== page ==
Boeing and Airbus reasserted their dominance at the aviation industry's largest trade expo as challengers failed to win any orders for single-aisle jets, the workhorses of global airline fleets.
The two biggest planemakers ran neck and neck after the first three days of the Paris Air Show, with $55.8 billion of commitments for Boeing to Airbus's $55.6 billion. Airbus added sales Thursday to United Airlines and Spirit Airlines.
Bombardier's CSeries and models from challengers such as Commercial Aircraft of China and Russia's Irkut are being shut out of a single-aisle market projected at almost 25,000 planes in the next two decades. Brazil's Embraer, a Bombardier rival in regional jets, has avoided a confrontation with the Boeing-Airbus narrow-body duopoly and won $16 billion of business this week for upgraded small planes.
"It's one thing to have yet another air show where the CSeries doesn't do anything," said Richard Aboulafia, vice president of Fairfax, Va.-based consultant Teal Group. "It's another thing to have their biggest direct competitor do more in an afternoon than they've done in five years."
Embraer garnered 365 orders and options for its revamped regional jets, led by SkyWest Inc. and International Lease Finance Corp. The planes will have new engines, and the largest will stretch to accommodate 132 people.
The Montreal-based Bombardier introduced the CSeries in 2008 as it sought to move up from its signature regional aircraft. China's state-owned Comac and Irkut had national backing in taking on Chicago-based Boeing and Toulouse, France-based Airbus. Commercial success has yet to arrive.
The CSeries, designed to carry as many as 160 people and compete with the smallest Boeing and Airbus offerings, was shunned by buyers this week even with its first flight scheduled to take place within days.
"It is an entirely new plane. I can understand that the airlines are waiting," said Egon Behle, chief executive officer at Germany's MTU Aero Engines AG, a partner with United Technologies Corp.'s Pratt & Whitney on the CSeries' power plant. "Bombardier does not have a track record like Embraer, Airbus and Boeing."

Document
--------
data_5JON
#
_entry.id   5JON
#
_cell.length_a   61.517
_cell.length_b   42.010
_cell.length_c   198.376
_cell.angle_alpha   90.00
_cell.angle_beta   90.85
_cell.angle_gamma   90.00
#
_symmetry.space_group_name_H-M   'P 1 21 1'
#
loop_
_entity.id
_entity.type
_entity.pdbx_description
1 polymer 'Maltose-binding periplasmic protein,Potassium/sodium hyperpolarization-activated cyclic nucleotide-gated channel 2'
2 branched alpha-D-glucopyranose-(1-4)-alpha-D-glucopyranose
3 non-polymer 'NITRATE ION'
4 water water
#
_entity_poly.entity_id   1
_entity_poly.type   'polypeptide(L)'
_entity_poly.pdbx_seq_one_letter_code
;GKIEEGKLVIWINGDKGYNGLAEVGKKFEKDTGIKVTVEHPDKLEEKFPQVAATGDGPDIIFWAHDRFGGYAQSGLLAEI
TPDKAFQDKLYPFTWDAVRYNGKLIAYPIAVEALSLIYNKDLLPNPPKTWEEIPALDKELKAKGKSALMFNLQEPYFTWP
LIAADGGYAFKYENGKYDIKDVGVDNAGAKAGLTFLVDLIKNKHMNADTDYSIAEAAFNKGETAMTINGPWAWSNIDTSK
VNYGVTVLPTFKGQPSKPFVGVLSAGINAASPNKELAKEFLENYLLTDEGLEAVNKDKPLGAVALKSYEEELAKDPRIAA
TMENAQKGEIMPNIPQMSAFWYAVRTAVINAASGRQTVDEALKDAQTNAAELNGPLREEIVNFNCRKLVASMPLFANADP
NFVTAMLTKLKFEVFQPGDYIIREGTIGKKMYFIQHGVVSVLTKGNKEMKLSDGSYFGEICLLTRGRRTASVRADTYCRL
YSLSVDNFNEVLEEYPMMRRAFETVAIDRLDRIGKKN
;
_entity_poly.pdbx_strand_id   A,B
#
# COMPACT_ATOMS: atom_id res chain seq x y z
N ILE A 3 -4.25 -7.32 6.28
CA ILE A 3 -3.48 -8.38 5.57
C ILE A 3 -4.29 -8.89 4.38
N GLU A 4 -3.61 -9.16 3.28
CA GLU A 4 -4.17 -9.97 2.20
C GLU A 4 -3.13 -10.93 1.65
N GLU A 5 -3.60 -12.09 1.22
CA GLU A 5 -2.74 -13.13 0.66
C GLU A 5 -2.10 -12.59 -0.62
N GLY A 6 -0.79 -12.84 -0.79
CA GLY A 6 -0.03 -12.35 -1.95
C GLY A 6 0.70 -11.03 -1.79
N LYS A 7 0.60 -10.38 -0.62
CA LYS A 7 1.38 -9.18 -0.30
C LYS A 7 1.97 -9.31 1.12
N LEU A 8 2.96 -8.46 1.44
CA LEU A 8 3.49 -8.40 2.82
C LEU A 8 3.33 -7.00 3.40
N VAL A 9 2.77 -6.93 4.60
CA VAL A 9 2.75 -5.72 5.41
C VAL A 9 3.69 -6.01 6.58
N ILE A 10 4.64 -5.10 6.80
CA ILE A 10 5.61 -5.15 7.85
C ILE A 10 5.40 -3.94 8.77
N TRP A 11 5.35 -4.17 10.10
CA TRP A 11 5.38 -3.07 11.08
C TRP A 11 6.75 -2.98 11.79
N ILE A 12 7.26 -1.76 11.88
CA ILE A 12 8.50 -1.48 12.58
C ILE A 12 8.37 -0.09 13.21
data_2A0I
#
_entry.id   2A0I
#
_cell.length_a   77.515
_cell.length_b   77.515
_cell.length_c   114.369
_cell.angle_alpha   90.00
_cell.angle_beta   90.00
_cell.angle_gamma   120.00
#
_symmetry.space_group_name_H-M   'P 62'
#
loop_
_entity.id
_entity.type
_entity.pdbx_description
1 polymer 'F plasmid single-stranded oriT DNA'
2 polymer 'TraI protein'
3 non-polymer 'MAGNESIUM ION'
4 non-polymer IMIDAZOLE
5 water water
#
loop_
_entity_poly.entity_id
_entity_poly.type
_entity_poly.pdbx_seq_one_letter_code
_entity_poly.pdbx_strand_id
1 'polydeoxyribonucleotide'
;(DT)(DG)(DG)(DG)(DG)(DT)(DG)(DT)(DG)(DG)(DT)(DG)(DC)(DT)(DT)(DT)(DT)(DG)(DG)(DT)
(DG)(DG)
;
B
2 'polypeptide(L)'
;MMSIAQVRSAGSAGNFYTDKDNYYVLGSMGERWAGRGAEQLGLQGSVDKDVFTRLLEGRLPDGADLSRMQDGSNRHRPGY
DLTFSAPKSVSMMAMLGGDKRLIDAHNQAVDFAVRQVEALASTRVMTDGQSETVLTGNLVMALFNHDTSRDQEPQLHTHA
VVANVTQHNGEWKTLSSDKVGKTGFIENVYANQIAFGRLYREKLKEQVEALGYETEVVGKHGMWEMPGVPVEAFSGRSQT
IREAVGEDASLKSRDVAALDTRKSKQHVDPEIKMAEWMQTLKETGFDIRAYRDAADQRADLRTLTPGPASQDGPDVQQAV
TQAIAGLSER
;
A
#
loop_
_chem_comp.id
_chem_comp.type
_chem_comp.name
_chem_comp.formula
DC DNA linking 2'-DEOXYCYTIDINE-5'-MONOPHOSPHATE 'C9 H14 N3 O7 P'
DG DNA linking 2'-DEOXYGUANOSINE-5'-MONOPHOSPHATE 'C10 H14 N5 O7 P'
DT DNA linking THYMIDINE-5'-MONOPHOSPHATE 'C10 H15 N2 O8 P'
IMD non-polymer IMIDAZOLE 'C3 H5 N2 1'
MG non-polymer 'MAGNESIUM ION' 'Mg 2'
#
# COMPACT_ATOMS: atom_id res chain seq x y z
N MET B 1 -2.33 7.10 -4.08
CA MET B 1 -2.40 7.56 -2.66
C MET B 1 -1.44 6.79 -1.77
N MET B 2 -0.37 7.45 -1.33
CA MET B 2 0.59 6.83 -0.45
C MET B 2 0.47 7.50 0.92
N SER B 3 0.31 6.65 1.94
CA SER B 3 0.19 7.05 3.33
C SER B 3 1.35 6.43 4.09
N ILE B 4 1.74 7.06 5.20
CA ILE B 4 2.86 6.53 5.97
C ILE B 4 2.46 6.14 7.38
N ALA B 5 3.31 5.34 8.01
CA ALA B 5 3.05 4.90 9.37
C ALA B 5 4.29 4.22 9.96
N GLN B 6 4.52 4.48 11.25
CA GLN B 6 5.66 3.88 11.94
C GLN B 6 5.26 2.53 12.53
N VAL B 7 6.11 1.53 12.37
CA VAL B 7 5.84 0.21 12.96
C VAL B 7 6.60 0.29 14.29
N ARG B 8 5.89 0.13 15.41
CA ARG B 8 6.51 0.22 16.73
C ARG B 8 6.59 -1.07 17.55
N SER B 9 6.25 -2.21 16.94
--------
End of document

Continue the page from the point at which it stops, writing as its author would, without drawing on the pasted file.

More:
Bombardier has booked 388 CSeries orders and options, according to the company. That compares with 317 orders for Boeing's upgraded 737 Max this year through May and 391 for the new Airbus A320neo in 2013 up until the beginning of the air show, the companies said.
Those are the newest and most advanced narrow-bodies from Boeing and Airbus, part of a class of planes typically flown on shorter routes with multiple takeoffs and landings daily. Airbus won firm orders for 135 A320s from Easyjet Plc, plus an option for another 100 this week, while Boeing signed an accord in Paris for 175 737 airliners with Ryanair Holdings Plc.
Bombardier's show successes were limited to smaller business jets and the sale of three regional aircraft and four turboprops to Nigeria's Arik Air Ltd. The Canadian manufacturer said an absence of CSeries orders at Paris's Le Bourget airport doesn't indicate airlines' disinterest.
"We are discussing with dozens of potential customers, they've been here this week visiting us," Mike Arcamone, who oversees commercial aircraft for Bombardier, said in an interview in Paris. "We are not scheduling orders for the air show since we must sign orders that are beneficial for both parties."
-- Bloomberg News